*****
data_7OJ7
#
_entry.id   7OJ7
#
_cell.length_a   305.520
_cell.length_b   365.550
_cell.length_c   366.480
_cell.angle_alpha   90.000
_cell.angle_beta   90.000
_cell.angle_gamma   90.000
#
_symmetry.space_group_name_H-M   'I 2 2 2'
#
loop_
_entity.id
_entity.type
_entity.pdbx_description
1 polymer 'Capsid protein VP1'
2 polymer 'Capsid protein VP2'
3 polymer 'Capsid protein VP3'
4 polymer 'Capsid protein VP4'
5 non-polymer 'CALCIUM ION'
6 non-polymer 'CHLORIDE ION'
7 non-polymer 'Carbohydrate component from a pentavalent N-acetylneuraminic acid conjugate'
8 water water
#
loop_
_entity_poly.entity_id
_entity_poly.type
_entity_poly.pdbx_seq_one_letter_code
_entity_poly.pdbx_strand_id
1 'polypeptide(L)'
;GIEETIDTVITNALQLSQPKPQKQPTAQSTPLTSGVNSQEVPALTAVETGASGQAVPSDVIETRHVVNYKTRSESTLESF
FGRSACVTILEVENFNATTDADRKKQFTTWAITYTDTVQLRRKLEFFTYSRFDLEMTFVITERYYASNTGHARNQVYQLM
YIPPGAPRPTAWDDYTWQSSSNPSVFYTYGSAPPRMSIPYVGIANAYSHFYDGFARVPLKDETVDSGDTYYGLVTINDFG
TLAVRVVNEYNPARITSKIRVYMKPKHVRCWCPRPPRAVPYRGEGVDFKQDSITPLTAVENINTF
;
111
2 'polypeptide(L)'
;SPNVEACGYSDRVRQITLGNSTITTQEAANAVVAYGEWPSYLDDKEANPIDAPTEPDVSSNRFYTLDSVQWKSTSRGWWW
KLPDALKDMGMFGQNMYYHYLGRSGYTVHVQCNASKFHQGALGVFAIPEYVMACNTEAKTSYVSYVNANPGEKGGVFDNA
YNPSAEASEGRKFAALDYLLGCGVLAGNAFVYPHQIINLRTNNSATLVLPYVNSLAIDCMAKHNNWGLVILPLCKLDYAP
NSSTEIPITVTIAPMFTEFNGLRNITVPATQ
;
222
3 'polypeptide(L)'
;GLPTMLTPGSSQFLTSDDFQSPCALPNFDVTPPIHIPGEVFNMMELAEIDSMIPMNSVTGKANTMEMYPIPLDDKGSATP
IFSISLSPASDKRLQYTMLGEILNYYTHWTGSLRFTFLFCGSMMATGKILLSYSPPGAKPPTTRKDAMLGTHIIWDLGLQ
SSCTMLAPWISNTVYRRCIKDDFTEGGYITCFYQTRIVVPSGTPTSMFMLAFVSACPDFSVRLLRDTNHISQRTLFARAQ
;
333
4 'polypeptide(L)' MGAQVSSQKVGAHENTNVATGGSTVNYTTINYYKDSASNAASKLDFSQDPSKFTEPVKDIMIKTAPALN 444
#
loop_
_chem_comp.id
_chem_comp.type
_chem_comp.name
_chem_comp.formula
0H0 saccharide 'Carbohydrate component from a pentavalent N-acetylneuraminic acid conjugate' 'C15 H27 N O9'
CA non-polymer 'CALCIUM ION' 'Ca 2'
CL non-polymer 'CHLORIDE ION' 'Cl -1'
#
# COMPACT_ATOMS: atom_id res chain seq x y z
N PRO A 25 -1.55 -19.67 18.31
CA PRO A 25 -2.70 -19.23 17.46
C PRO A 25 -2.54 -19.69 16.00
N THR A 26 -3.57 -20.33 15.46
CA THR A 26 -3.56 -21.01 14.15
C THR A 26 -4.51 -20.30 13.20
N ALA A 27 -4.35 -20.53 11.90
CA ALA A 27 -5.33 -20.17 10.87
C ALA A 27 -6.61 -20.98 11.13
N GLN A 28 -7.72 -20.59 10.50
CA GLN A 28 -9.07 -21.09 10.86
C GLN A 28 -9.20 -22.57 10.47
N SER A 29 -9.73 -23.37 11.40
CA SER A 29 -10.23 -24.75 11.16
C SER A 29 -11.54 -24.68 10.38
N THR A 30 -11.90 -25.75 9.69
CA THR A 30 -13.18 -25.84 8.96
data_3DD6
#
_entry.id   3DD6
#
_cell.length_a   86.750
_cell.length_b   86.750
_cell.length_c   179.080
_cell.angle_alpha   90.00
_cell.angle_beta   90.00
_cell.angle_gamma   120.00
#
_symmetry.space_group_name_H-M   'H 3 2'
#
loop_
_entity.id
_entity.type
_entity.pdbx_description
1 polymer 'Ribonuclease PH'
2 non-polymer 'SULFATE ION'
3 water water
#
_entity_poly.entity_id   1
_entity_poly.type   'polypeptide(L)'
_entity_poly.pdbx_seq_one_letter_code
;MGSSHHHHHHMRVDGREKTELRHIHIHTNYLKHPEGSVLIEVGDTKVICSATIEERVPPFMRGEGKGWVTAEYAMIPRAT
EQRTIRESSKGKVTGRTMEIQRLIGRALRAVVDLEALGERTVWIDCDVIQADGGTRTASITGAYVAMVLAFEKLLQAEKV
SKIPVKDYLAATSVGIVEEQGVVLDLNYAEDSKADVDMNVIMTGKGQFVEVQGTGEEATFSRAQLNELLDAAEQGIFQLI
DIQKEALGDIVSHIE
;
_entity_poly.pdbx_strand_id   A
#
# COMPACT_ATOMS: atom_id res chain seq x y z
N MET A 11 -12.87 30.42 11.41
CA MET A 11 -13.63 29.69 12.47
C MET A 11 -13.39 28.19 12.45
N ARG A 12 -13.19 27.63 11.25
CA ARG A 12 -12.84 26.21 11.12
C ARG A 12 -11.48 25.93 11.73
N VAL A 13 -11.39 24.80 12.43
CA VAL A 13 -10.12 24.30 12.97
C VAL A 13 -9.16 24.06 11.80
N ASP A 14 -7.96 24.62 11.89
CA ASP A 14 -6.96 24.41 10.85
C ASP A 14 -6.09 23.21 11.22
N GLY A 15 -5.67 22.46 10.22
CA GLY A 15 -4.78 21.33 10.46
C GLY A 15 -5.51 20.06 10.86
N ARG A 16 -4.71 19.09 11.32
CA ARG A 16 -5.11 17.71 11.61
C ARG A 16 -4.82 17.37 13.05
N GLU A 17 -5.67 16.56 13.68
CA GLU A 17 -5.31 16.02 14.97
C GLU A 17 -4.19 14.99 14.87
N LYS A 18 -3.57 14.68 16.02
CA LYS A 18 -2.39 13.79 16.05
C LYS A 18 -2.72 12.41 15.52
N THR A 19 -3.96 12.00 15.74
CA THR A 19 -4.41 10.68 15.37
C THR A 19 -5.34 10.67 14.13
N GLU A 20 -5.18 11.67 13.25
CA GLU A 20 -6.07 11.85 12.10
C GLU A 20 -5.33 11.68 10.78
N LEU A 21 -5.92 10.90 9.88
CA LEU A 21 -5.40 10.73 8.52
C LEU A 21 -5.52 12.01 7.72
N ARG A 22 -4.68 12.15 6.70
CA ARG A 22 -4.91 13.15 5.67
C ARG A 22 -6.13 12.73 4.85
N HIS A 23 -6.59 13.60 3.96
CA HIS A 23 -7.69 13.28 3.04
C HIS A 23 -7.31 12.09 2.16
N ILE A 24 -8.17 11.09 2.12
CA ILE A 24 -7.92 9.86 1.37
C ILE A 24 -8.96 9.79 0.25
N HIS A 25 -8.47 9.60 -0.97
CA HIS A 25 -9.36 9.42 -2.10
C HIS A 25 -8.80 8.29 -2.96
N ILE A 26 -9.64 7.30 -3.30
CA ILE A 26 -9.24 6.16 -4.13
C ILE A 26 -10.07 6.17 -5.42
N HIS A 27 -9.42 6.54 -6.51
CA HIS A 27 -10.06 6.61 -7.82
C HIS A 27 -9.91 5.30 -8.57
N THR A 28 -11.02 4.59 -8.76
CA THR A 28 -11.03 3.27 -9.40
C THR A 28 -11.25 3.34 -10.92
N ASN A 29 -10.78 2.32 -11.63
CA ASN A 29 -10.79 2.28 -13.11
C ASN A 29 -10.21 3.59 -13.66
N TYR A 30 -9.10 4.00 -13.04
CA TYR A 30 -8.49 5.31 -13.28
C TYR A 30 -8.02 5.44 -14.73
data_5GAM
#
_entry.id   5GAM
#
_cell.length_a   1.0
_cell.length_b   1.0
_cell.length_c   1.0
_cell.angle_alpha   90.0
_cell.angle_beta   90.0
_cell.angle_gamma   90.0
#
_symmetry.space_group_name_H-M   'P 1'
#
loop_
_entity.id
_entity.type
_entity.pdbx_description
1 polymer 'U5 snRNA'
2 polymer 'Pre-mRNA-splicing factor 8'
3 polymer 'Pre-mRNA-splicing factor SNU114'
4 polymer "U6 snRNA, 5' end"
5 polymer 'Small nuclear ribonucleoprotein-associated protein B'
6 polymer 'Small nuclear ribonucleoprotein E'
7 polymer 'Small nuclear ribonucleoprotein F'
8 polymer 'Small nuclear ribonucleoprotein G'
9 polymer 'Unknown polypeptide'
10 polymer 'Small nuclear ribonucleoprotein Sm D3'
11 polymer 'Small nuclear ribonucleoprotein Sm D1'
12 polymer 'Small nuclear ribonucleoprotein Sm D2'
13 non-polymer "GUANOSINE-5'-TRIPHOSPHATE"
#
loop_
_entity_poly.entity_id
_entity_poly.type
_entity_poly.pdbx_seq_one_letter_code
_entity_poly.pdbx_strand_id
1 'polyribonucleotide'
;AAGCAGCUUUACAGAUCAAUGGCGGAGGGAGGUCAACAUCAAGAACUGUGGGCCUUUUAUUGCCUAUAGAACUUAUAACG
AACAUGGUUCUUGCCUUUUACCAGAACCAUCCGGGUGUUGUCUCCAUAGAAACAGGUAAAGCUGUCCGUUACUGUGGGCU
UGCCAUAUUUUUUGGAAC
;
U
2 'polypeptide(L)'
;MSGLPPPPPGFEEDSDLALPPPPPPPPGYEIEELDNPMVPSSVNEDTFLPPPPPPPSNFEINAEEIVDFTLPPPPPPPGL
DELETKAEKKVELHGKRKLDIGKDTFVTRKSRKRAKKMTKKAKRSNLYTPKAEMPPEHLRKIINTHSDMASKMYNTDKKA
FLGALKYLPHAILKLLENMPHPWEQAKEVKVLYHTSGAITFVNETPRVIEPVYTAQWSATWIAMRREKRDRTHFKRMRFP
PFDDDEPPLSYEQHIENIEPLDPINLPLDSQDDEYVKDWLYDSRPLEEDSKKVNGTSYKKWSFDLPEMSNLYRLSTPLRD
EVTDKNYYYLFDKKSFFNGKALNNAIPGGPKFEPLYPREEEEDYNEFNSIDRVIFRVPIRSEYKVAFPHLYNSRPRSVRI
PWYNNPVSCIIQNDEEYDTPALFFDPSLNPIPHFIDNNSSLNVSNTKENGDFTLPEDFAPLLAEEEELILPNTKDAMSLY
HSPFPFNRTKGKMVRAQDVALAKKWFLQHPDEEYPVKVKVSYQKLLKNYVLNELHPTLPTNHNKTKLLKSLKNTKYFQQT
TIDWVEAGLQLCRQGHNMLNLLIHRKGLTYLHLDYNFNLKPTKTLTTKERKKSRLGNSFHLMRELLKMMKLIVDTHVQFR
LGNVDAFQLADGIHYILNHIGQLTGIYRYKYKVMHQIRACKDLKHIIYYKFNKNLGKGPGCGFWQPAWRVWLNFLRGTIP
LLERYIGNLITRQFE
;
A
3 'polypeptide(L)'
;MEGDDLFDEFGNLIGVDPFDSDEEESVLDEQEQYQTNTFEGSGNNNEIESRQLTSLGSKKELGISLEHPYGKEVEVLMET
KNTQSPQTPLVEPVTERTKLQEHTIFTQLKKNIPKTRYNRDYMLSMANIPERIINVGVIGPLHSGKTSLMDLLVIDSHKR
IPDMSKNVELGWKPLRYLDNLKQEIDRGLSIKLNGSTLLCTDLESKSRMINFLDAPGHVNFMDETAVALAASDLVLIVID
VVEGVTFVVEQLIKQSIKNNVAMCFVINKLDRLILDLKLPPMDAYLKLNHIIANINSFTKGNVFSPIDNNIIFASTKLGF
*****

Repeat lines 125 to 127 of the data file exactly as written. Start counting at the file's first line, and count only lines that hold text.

N GLY A 15 -5.67 22.46 10.22
CA GLY A 15 -4.78 21.33 10.46
C GLY A 15 -5.51 20.06 10.86